#123 Psycho

(1960, Alfred Hitchcock)

“We all go a little mad sometimes”

It’s taken a while, but now I’m reviewing the first inevitable Hitchcock movie of my blog. Alfred Hitchcock is, of course, considered one of the greatest directors of all time, the undisputed master of the thriller genre, setting most of the standards that have rarely been beaten by those he’s influenced.

So now it’s time for me to attempt to dispute that status with Psycho, the movie that basically started the slasher flick genre.

For those who don’t know, Psycho starts out with a secretary, Marion Crane (Janet Leigh), being entrusted with a large sum of money for her employer over the weekend and told to take it to the bank on Monday morning; however, she impulsively decides to take the money and run, driving off with the intention of disappearing and starting a new life for herself. Along the way, she stops at the Bates Motel, a slightly sinister place with a very awkward yet seemingly friendly manager named Norman Bates (Anthony Perkins). During the stay, she gets uneasy about her plans to steal the money and decides to return home the next day.

However, she famously then gets murdered in the shower and it’s up to her sister (Vera Miles) and boyfriend to figure out what happened to her when she fails to turn up on Monday.

So, I said I was going to attempt to dispute Hitchcock’s status as the master of suspense and the nature of Psycho as a classic movie, right? Well, there’s a reason it gets all those accolades. This is a fantastic movie, and I have very little bad to say about it.

There are some minor flaws. The summary speech at the end of the movie felt a little forced and at times a little too theatrically delivered to be believable, and there are some minor issues with things like Marion being entrusted with the money (to the point where she can take it home) and Norman not using gloves when cleaning up the scene of the murder, but these could possibly be a result of the age of the movie more than anything else.

And that’s it. Genuinely, there is little bad to say about Psycho. Sure, it does commit what would normally be mortal sins in writing, but it’s all negated so well by Hitchock’s direction that it becomes irrelevant. For example, the idea of completely changing the direction of the plot mid-way would normally be bad, as would summarising the movie at the end to clear up loose ends, but the bait-and-switch plot actually works spectacularly well, with tension being shifted rather than killed off along with Marion, and I honestly cannot come up with a way to make that summary work otherwise.

Hitchcock always keeps the tension going, no matter where it’s directed. At first, the tension comes from wondering if Marion will get away with her crime (assuming you don’t already know about the iconic shower scene – in which case, hello and welcome to Earth, intergalactic visitor), then shifts to whether Marion’s sister will find the answers she’s after, or to wondering what is really going on with Bates’ mother.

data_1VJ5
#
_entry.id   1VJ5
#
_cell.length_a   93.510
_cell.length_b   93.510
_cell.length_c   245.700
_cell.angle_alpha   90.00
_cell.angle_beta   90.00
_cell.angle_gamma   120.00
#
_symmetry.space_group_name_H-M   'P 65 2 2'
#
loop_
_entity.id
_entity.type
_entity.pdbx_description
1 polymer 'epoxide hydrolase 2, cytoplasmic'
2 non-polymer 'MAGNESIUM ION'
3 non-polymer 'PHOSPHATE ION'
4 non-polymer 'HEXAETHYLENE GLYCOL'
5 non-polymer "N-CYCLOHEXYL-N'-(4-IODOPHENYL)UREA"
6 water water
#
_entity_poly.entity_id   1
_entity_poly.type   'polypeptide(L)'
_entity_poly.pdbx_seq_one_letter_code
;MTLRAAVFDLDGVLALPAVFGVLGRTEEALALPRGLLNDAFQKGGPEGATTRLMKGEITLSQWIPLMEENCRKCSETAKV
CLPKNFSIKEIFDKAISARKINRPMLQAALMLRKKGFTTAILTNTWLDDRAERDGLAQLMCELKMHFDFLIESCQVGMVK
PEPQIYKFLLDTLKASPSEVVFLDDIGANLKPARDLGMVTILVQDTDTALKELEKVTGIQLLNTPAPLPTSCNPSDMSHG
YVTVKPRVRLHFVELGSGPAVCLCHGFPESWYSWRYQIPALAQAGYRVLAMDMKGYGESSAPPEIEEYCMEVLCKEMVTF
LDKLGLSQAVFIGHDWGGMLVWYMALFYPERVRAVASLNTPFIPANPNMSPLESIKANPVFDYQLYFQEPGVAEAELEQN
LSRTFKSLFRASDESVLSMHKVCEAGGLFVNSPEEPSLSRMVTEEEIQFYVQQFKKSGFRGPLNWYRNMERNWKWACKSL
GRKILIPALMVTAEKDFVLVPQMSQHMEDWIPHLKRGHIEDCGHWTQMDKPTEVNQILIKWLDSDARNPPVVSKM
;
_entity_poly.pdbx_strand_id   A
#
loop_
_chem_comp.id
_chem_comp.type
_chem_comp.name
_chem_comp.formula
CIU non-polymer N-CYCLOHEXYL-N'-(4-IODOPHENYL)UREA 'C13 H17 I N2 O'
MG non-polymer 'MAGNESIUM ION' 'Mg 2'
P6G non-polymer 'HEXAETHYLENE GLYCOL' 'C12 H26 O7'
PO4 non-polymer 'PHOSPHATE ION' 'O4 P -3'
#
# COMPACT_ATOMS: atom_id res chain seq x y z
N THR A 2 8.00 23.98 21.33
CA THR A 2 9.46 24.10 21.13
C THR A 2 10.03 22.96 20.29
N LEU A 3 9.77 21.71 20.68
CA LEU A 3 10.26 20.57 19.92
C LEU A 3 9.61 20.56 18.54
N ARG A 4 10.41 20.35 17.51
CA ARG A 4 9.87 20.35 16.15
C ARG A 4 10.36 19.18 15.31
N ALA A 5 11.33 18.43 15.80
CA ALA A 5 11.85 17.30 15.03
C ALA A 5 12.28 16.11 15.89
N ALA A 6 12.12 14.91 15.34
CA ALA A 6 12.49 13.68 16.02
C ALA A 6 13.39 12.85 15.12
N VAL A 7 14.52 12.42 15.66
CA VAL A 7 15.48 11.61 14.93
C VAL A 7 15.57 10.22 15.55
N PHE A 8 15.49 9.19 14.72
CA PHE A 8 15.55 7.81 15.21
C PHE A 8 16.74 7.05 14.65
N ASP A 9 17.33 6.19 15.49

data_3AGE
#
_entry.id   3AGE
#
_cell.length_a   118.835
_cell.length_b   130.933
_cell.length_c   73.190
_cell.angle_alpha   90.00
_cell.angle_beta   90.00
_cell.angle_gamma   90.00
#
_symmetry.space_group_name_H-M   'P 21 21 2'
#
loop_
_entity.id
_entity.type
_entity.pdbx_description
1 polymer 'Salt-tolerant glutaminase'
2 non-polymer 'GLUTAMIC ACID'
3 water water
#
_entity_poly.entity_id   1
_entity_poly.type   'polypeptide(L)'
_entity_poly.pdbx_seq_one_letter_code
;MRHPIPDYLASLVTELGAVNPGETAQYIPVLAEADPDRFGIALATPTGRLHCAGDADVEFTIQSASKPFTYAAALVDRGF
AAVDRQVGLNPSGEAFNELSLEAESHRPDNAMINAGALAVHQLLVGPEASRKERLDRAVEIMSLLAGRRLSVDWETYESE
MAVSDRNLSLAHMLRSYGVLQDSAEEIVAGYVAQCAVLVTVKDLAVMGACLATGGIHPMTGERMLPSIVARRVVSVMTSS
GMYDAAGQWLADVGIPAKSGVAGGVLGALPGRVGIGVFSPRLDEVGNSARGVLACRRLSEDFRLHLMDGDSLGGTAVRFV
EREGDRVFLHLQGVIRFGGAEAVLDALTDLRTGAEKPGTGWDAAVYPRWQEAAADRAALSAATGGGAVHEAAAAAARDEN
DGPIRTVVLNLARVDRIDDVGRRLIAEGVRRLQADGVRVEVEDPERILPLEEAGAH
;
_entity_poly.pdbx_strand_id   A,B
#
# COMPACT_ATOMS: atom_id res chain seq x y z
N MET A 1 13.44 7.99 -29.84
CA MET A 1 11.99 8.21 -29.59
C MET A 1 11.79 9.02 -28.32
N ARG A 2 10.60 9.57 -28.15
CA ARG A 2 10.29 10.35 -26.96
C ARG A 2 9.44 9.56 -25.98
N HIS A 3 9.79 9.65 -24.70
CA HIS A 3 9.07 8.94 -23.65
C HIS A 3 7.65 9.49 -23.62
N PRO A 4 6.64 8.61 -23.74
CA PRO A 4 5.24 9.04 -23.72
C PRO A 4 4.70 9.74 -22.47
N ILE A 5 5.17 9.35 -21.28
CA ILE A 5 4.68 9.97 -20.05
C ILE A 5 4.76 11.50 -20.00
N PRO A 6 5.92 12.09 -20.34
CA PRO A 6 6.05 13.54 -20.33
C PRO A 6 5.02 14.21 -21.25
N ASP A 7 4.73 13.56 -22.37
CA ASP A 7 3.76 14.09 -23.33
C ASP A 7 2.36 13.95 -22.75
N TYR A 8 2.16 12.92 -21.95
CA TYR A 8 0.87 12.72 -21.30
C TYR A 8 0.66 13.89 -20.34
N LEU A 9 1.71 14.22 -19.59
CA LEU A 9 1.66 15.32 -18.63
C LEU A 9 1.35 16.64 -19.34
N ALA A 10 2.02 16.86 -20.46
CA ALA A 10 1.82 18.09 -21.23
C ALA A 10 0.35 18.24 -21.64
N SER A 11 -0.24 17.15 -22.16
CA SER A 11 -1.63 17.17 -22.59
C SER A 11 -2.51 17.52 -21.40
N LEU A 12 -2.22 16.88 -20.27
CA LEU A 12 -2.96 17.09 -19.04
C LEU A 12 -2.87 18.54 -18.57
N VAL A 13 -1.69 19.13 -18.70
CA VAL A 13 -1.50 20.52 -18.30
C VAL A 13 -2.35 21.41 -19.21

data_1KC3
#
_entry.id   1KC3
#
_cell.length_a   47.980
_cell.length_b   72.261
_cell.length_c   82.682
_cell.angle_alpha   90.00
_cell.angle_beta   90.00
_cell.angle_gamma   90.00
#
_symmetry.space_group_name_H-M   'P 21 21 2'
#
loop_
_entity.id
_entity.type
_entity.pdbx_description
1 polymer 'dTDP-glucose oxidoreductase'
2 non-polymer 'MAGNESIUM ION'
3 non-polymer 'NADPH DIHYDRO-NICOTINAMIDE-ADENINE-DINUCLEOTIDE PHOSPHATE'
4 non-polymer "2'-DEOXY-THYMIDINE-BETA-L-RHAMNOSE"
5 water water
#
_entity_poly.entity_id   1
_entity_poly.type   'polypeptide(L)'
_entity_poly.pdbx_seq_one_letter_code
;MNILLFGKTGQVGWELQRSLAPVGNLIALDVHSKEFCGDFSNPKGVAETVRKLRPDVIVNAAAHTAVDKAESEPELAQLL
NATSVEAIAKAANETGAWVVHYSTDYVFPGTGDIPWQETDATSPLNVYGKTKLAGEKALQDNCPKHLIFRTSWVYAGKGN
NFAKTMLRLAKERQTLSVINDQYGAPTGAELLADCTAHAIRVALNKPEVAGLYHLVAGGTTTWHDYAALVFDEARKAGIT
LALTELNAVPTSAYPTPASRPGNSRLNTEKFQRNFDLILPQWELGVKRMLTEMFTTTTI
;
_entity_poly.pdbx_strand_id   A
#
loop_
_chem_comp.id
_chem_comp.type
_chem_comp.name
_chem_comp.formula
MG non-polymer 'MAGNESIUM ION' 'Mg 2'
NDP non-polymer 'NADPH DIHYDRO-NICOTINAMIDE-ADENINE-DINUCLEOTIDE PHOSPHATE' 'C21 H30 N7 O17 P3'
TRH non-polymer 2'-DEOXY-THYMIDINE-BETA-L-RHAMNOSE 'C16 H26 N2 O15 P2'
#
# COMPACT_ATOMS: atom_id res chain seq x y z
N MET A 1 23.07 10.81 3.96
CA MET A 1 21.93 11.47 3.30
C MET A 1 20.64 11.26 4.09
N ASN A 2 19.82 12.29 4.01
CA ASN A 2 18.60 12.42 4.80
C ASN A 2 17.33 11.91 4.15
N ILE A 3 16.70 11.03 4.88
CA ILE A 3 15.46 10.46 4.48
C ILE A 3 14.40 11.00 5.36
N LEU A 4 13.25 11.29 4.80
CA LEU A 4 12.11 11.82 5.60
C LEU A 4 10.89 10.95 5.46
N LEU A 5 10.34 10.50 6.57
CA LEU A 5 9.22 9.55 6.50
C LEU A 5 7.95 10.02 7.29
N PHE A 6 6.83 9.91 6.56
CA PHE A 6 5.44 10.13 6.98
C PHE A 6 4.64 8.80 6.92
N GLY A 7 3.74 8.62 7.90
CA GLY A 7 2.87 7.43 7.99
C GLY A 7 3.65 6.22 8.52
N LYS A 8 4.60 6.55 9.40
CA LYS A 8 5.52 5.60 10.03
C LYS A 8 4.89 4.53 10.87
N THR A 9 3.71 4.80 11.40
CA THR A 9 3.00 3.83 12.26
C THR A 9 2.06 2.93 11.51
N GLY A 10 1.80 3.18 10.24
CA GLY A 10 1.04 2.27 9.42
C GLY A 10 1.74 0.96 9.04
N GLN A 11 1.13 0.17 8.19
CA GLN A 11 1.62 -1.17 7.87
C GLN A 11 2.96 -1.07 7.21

What’s more, the tension sticks, even if you know what’s coming. I honestly don’t know how Hitchcock pulled that off, but even though it was my second viewing of the movie when I watched it for the blog, I was on the edge of my seat the whole time. I rarely ever see that, and for that I’m not surprised the movie is still deemed a classic. Never have I seen a movie so perfectly paced from start to finish.

It helps that the cast are just so fantastic. One thing I’ve mentioned previous times on the blog is that some movies of the sixties feature acting that can feel a little stiff and forced, but not in this case. Leigh and Perkins in particular are brilliant. Marion is a relatable character from the start, acted out in a completely natural manner, and her performance makes her death just that more shocking when it happens. And Norman Bates is consistently creepy, even when trying to act “normal”. The support cast are excellent too, but Leigh and Perkins deserve even more praise.

And you know what? There are seventeen more Hitchcock movies on my list. Psycho has gotten me excited for every single one of them already. It’s is a true classic in every sense of the word, and manages to show up every single slasher flick made since. I can’t say anything more on the matter. Just watch the damn movie already!

Starring Anthony Perkins, Vera Miles, John Gavin, Martin Balsam, John McIntire & Janet Leigh
Written by Robert Bloch (novel) and Joseph Stefano
Produced by Alfred Hitchcock
Music by Bernard Herrmann
Cinematography by John L. Russell
Edited by George Tomasini

Favourite Scene: The introduction of Norman Bates. Already we can tell there’s something not quite right with him.
Scene That Bugged Me: The speech of the psychologist at the end got on my nerves at times. Just explain yourself in simple terms without trying to be dramatic!

Watch it if: You like movies. Come on, it’s Psycho!
Avoid it if: Movies aren’t your thing (in which, why are you reading this blog?)


Posted on October 2, 2012, in 1960s, Horror, Mystery, Thriller and tagged , , , . Bookmark the permalink. 4 Comments.

Leave a Reply

Fill in your details below or click an icon to log in:

WordPress.com Logo

You are commenting using your WordPress.com account. Log Out /  Change )

Google+ photo

You are commenting using your Google+ account. Log Out /  Change )

Twitter picture

You are commenting using your Twitter account. Log Out /  Change )

Facebook photo

You are commenting using your Facebook account. Log Out /  Change )


Connecting to %s

%d bloggers like this: